But the anonymous statement claimed that having fewer councillors translates to fewer opportunities for students to get involved in university politics, a lack of efficiency within the CSU and a lack of accountability on the Executive.

“Currently, the CSU has approximately 15 committees which all hold about four to five seats each. A reduction to 20 councillors may lead to a lack in quality, efficiency and impactful work,” read the statement. “This is immensely detrimental for students as these committees provide funding and services to the undergraduate body.”

As for accountability of the Executive team, the statement refers to this situation as “unfair distribution of power,” and says it would not properly represent the student’s interests. Kalafatidis thinks otherwise.

“The current council requires JMSB, Gina Cody, Fine Arts and independent students to strictly rely on the Arts and Science coalition to get anything done,” Kalafatidis said. “The current council only represents Arts and Science.”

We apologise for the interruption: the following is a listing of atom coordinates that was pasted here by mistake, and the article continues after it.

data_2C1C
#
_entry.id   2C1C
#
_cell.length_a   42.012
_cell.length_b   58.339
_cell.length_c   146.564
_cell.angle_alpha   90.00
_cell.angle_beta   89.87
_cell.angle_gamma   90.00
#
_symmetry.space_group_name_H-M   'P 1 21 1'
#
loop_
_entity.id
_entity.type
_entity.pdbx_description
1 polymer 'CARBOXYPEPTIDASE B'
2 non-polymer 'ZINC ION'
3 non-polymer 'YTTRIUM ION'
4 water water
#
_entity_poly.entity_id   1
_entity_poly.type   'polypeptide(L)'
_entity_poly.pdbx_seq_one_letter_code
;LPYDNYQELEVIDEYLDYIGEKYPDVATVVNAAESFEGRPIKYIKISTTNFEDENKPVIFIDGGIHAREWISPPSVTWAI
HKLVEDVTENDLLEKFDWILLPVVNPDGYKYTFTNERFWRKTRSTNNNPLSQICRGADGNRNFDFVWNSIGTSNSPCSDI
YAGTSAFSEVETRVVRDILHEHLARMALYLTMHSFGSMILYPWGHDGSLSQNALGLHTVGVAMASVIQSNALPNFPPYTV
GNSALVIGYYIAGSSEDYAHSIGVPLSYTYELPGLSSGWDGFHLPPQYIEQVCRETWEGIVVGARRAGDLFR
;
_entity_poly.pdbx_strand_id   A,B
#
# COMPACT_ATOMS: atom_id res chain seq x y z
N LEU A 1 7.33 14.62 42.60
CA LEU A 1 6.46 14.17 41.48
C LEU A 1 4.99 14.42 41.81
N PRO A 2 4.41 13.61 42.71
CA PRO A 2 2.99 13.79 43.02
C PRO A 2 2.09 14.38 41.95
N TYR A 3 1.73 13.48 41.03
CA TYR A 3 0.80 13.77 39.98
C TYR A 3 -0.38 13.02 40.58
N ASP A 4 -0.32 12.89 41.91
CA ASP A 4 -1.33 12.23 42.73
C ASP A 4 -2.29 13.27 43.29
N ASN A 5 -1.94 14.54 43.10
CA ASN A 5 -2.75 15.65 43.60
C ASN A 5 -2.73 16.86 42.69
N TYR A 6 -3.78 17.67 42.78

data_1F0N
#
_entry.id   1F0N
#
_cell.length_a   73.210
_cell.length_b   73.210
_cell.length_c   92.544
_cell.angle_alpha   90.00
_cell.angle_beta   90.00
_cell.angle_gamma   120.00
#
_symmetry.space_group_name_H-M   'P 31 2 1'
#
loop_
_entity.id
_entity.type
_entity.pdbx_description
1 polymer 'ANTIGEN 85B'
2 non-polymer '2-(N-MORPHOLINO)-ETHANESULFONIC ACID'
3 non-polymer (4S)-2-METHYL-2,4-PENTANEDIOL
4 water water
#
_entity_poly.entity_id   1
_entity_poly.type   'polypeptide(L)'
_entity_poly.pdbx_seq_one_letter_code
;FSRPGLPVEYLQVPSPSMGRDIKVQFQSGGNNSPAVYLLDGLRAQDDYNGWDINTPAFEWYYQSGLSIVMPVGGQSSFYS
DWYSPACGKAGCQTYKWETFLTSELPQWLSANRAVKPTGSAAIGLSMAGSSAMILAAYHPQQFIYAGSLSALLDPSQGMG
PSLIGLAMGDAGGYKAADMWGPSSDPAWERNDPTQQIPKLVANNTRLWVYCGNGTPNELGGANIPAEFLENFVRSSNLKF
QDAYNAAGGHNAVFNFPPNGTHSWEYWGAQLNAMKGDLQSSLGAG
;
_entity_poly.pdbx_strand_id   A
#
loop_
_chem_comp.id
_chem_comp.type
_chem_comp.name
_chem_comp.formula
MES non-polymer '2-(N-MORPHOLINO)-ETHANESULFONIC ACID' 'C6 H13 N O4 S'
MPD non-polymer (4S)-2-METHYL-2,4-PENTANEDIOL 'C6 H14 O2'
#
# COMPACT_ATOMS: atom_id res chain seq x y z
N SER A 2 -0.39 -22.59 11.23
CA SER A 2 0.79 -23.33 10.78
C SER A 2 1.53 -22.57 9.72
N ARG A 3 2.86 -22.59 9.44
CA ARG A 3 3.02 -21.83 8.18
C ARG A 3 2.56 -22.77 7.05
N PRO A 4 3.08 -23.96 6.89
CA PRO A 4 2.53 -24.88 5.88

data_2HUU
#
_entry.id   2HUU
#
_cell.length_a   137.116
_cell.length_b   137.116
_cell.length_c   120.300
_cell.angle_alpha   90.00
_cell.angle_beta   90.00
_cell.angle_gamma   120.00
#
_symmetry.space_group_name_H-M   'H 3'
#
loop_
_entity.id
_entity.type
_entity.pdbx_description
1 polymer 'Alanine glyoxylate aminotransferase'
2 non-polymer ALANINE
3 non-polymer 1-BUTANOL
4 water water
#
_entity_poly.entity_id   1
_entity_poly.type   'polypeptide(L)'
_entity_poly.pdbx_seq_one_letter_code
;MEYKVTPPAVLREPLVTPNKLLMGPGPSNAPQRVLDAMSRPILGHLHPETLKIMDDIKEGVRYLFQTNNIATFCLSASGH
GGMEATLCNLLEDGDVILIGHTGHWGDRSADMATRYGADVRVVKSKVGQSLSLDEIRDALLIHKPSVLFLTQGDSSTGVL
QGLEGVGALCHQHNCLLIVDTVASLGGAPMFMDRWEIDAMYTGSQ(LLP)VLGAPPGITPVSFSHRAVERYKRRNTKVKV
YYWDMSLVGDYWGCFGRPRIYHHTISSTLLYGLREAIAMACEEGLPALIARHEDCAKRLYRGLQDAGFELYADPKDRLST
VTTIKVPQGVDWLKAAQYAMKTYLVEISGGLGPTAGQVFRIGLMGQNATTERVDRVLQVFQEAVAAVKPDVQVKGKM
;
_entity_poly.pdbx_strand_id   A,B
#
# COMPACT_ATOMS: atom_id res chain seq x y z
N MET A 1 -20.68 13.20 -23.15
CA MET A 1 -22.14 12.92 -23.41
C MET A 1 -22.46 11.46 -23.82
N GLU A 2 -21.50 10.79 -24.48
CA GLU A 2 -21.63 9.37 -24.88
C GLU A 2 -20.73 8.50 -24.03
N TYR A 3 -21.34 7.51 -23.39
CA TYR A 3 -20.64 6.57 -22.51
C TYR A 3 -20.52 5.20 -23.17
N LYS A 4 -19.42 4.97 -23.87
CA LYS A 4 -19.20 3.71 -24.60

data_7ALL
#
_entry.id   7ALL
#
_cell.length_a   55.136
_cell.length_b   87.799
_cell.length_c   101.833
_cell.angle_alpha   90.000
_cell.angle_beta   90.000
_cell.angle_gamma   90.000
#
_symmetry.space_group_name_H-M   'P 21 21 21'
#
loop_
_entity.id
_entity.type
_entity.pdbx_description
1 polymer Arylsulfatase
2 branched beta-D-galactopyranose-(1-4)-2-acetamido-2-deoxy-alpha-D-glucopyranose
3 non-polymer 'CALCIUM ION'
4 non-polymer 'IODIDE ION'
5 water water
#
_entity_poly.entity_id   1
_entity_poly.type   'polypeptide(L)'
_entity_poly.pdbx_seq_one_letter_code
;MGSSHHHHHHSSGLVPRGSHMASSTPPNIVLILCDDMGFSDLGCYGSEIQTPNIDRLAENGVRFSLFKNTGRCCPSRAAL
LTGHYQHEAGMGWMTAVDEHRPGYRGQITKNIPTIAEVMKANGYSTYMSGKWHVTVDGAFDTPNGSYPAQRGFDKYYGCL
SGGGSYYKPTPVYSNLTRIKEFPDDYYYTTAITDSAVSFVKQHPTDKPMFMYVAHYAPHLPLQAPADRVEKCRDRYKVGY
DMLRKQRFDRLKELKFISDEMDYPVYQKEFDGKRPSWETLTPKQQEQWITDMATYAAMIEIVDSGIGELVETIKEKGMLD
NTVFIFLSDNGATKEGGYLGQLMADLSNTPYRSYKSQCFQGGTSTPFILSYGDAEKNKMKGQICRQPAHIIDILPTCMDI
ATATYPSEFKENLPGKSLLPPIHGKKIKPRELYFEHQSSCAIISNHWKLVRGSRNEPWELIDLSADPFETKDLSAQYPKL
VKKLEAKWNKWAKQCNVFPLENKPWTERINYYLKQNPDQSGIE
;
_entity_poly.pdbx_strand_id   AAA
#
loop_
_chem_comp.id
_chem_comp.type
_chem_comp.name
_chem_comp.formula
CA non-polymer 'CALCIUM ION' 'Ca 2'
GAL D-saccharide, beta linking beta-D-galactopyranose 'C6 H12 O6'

However, seats are allocated proportionally to the number of students in each faculty. Arts and Science has a bigger representation as they form almost 50 per cent of Concordia’s student body.

The statement also accused the CSU president of trying to “gerrymander Council and make it seem socially acceptable by adding the word ‘equality’” in the question. The referendum question was renamed Council Change by the CSU.

Second chance for two by-election candidates

After the last CSU’s general elections, Danielle Vandolder-Beaudin was disqualified for asking students to vote for her slate, Cut the Crap. As a punishment, she could not run again in any CSU elections for a period of one year. However, the Judicial Board reversed that decision according to Kalafatidis.

A few months later during the summer, Selena Mezher, elected CSU Sustainable Coordinator last general elections, left the country which resulted in many reactions. One of the anonymous councillors said that Mezher failed to advise the CSU that she would be leaving and ignored everyone’s attempts to contact her which resulted in a defunct resignation. However, Kalafatidis said that Mezher committed no offences or violations, and never took any pay from the CSU.

A few months later, the two are running as CSU councillors in the by-elections which began on Nov. 12.